|Timothy Spall as J.M.W. Turner in Mike Leigh's Mr. Turner.|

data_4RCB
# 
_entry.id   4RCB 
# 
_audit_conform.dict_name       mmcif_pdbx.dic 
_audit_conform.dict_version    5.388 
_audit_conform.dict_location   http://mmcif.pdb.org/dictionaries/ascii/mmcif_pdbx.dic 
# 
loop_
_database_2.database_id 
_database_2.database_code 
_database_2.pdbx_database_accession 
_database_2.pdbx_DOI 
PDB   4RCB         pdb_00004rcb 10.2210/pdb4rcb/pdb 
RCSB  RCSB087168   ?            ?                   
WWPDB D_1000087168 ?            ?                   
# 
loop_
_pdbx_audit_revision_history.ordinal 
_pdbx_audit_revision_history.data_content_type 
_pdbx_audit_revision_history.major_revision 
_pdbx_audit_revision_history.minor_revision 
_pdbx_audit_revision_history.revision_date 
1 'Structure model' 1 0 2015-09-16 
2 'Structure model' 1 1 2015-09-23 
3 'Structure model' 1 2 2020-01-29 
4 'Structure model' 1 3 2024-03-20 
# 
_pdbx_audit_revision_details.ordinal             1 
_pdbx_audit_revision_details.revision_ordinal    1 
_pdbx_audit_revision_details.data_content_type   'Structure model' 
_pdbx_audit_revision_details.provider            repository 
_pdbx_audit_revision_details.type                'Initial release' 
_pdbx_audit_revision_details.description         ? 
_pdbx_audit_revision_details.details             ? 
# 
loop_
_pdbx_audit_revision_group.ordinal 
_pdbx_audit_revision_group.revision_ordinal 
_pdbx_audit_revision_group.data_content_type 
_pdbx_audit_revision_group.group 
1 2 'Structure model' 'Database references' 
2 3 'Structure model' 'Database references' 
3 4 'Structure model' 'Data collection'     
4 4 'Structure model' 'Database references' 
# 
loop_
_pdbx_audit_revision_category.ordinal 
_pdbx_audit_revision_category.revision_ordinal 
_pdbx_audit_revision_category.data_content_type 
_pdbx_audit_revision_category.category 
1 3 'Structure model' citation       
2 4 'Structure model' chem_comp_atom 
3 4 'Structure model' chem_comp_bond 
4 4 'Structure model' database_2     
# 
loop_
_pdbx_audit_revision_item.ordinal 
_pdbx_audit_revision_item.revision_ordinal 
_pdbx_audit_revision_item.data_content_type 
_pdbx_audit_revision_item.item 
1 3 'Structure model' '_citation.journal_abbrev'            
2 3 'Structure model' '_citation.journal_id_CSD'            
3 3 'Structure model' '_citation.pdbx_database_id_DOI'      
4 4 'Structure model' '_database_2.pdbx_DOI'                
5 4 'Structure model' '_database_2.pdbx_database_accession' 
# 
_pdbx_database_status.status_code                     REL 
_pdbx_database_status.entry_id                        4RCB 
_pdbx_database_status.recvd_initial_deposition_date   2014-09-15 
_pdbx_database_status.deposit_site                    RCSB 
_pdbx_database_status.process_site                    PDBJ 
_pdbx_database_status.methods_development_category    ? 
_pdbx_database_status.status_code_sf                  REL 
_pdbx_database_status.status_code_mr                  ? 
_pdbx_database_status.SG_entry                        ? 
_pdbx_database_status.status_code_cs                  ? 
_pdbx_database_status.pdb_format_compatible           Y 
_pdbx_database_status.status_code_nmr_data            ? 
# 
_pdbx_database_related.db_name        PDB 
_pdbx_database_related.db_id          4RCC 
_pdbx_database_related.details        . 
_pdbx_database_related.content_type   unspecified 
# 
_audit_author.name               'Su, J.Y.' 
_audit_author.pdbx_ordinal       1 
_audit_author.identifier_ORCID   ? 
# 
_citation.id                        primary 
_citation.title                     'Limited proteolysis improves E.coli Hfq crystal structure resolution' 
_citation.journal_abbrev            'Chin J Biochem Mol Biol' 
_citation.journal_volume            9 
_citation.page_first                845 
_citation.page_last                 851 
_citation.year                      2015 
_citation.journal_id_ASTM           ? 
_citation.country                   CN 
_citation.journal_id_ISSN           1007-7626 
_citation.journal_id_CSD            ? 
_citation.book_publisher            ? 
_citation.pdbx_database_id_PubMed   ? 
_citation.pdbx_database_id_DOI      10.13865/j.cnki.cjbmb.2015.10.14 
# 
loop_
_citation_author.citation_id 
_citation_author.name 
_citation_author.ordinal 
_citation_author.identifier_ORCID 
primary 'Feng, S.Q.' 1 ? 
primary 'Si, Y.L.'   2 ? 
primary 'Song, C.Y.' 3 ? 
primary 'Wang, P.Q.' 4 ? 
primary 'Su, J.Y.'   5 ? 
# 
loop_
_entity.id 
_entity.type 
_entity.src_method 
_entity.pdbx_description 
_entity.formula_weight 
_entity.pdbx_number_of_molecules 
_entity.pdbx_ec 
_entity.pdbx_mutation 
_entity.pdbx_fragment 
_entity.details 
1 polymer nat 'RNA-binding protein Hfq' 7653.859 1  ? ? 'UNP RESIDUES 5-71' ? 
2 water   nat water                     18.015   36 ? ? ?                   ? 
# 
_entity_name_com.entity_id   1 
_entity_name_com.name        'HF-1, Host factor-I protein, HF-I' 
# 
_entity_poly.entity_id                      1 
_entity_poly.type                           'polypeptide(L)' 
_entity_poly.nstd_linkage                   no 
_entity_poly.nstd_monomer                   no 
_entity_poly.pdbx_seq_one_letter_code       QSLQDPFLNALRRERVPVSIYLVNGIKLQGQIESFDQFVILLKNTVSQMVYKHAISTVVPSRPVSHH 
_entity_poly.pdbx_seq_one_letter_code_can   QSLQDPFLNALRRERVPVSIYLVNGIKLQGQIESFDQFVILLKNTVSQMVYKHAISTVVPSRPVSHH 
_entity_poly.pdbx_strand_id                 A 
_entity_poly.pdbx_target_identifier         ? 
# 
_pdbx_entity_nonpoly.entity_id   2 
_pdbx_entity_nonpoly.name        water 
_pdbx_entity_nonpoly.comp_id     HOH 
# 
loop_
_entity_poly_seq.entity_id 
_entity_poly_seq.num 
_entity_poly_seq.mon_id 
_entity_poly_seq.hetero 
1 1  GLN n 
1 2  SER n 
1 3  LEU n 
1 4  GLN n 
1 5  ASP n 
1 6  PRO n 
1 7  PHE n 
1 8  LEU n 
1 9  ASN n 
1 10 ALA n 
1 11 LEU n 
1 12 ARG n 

The English writer-director Mike Leigh is a caricaturist by bent whose famous collaborative process with his actors (which begins with improvisation) allows them to inhabit those caricatures – to make them experiential. He’s the closest any filmmaker has come to approximating Dickens, though his complex tone and the peculiar loving gruffness of his humor are distinctly contemporary. I love most of his movies, but when he applies his approach to nineteenth-century British subjects what he comes up with is truly wondrous. His 1999 Topsy-Turvy, about Gilbert and Sullivan and the first production of The Mikado, is simultaneously a dazzlingly detailed chronicle of theatrical creation (I think it’s the finest backstage movie ever made) and a profound study of the Victorian temperament comparable only, perhaps, to David Lynch’s The Elephant Man and Dennis Potter and Gavin Millar’s brilliant (and almost unknown) Dreamchild. In his new movie, Mr. Turner – which looks at the most celebrated and productive period in the life of the great (and remarkably prolific) painter J.M.W. Turner, who died in 1851 – Leigh uses his own pebbled, off-side style for an impressionistic effect that matches it up with Turner’s style, which anticipated impressionism and, in his late canvases, took on an abstract quality that (as Leigh’s movie shows) alienated audiences that had embraced his work for years. In Mr. Turner, an idiosyncratic master filmmaker reaches out to an artist from an earlier epoch and finds common ground. That’s what happened when Robert Altman took on Van Gogh in 1990 in Vincent and Theo. In both cases the eye of a gifted contemporary director fixes on the radical element that makes these painters’ work seem so startlingly modern. With Altman’s Van Gogh and Leigh’s Turner, you feel that their experiments were so ahead of their time that we’re still racing to catch up with them.